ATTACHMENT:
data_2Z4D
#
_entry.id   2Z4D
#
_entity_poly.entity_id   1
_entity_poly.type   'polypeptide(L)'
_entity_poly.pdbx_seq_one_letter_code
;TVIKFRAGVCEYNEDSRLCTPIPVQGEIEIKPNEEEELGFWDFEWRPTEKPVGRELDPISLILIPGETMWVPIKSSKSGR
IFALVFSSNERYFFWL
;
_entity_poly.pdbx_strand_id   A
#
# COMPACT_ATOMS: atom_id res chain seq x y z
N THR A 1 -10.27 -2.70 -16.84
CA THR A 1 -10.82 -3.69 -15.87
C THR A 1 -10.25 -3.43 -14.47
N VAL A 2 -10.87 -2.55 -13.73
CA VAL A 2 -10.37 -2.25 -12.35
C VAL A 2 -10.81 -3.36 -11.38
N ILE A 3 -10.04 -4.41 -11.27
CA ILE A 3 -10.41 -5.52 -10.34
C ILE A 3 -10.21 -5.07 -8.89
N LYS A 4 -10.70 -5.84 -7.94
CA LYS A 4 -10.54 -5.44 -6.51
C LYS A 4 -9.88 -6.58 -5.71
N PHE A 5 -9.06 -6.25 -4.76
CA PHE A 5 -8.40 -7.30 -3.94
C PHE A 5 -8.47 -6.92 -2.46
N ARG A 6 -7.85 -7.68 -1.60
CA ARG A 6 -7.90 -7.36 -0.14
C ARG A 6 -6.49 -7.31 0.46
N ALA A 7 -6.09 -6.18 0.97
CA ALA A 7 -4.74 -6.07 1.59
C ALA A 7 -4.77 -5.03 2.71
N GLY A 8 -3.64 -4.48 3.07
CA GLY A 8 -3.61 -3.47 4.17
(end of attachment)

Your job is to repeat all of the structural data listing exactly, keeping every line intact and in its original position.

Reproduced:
data_2Z4D
#
_entry.id   2Z4D
#
_entity_poly.entity_id   1
_entity_poly.type   'polypeptide(L)'
_entity_poly.pdbx_seq_one_letter_code
;TVIKFRAGVCEYNEDSRLCTPIPVQGEIEIKPNEEEELGFWDFEWRPTEKPVGRELDPISLILIPGETMWVPIKSSKSGR
IFALVFSSNERYFFWL
;
_entity_poly.pdbx_strand_id   A
#
# COMPACT_ATOMS: atom_id res chain seq x y z
N THR A 1 -10.27 -2.70 -16.84
CA THR A 1 -10.82 -3.69 -15.87
C THR A 1 -10.25 -3.43 -14.47
N VAL A 2 -10.87 -2.55 -13.73
CA VAL A 2 -10.37 -2.25 -12.35
C VAL A 2 -10.81 -3.36 -11.38
N ILE A 3 -10.04 -4.41 -11.27
CA ILE A 3 -10.41 -5.52 -10.34
C ILE A 3 -10.21 -5.07 -8.89
N LYS A 4 -10.70 -5.84 -7.94
CA LYS A 4 -10.54 -5.44 -6.51
C LYS A 4 -9.88 -6.58 -5.71
N PHE A 5 -9.06 -6.25 -4.76
CA PHE A 5 -8.40 -7.30 -3.94
C PHE A 5 -8.47 -6.92 -2.46
N ARG A 6 -7.85 -7.68 -1.60
CA ARG A 6 -7.90 -7.36 -0.14
C ARG A 6 -6.49 -7.31 0.46
N ALA A 7 -6.09 -6.18 0.97
CA ALA A 7 -4.74 -6.07 1.59
C ALA A 7 -4.77 -5.03 2.71
N GLY A 8 -3.64 -4.48 3.07
CA GLY A 8 -3.61 -3.47 4.17